recuperate

[ri-koo-puh-reyt, -kyoo-]
verb (used without object), re·cu·per·at·ed, re·cu·per·at·ing.
  1. to recover from sickness or exhaustion; regain health or strength.
  2. to recover from financial loss.
verb (used with object), re·cu·per·at·ed, re·cu·per·at·ing.
  1. to restore to health, vigor, etc.

Origin of recuperate

1535–45; < Latin recuperātus (past participle of recuperāre, variant of reciperāre to recover), equivalent to re- re- + -ciper-, combining form of *caper- (obscure derivative of capere to take) + -ātus -ate1
Related formsre·cu·per·a·tion, nounnon·re·cu·per·a·tion, nounun·re·cu·per·at·ed, adjective

Synonyms for recuperate

1. heal, mend.
Dictionary.com Unabridged Based on the Random House Unabridged Dictionary, © Random House, Inc. 2018

Related Words for recuperating

heal, convalesce, mend, recover, rally, gain, ameliorate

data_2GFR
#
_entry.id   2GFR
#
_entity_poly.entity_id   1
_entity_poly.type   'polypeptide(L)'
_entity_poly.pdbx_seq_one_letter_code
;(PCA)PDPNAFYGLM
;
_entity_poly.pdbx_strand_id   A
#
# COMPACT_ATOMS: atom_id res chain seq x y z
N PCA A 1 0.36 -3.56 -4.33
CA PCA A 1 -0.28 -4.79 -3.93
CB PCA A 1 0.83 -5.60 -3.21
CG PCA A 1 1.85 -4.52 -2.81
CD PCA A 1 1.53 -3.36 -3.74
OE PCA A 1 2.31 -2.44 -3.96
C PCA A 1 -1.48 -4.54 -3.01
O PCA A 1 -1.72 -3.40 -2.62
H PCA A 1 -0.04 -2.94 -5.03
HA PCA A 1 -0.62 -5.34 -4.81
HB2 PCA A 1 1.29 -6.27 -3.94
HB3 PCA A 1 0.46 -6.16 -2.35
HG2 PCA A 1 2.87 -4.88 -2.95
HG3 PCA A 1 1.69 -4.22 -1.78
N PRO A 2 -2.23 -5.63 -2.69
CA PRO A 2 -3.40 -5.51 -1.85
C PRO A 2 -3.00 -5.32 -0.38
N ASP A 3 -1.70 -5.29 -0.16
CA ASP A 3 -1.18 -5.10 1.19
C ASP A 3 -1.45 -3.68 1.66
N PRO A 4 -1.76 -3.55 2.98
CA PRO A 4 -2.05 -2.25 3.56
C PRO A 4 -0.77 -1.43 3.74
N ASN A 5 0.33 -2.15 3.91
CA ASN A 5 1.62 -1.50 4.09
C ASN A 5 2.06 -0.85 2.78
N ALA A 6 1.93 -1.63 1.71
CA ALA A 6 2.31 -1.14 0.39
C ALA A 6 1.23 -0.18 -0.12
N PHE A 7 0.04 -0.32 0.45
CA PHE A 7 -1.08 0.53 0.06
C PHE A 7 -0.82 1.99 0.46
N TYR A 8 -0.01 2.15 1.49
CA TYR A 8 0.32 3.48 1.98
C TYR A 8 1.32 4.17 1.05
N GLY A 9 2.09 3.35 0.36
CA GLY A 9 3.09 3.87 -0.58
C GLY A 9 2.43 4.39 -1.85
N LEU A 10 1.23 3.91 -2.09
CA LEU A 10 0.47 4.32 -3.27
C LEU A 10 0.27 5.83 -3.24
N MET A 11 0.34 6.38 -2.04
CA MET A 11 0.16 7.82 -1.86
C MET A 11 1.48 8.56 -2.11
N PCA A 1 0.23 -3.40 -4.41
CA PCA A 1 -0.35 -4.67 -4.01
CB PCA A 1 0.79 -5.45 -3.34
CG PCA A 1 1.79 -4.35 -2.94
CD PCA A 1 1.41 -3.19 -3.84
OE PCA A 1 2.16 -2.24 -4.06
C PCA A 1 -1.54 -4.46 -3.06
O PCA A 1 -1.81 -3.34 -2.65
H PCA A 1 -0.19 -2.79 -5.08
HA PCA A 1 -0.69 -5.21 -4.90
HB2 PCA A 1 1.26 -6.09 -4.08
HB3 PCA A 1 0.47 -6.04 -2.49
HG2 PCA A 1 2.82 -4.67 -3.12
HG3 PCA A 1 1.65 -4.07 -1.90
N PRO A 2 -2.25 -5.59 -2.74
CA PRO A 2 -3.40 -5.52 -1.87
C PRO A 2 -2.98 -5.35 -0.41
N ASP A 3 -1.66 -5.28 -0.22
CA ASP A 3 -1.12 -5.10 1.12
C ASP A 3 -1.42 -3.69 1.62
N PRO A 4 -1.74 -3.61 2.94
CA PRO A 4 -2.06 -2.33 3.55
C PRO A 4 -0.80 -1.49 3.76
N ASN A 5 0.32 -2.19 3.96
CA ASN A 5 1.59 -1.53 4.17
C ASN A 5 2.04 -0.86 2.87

Examples from the Web for recuperating

Contemporary Examples of recuperating

Historical Examples of recuperating


British Dictionary definitions for recuperating

recuperate

verb
  1. (intr) to recover from illness or exhaustion
  2. to recover (losses of money, etc)
Derived Formsrecuperation, nounrecuperative, adjective

Word Origin for recuperate

C16: from Latin recuperāre to recover, from re- + capere to gain, take
Collins English Dictionary - Complete & Unabridged 2012 Digital Edition © William Collins Sons & Co. Ltd. 1979, 1986 © HarperCollins Publishers 1998, 2000, 2003, 2005, 2006, 2007, 2009, 2012

Word Origin and History for recuperating

recuperate

v.

1540s, from Latin recuperatus, past participle of recuperare "to get again," in Medieval Latin "revive, convalesce, recover" (see recuperation). Meaning "to recover from sickness or loss" is from 1864. Related: Recuperated; recuperating.

Online Etymology Dictionary, © 2010 Douglas Harper

recuperating in Medicine

recuperate

[rĭ-kōōpə-rāt′]
v.
  1. To return to health or strength; recover.
The American Heritage® Stedman's Medical Dictionary Copyright © 2002, 2001, 1995 by Houghton Mifflin Company. Published by Houghton Mifflin Company.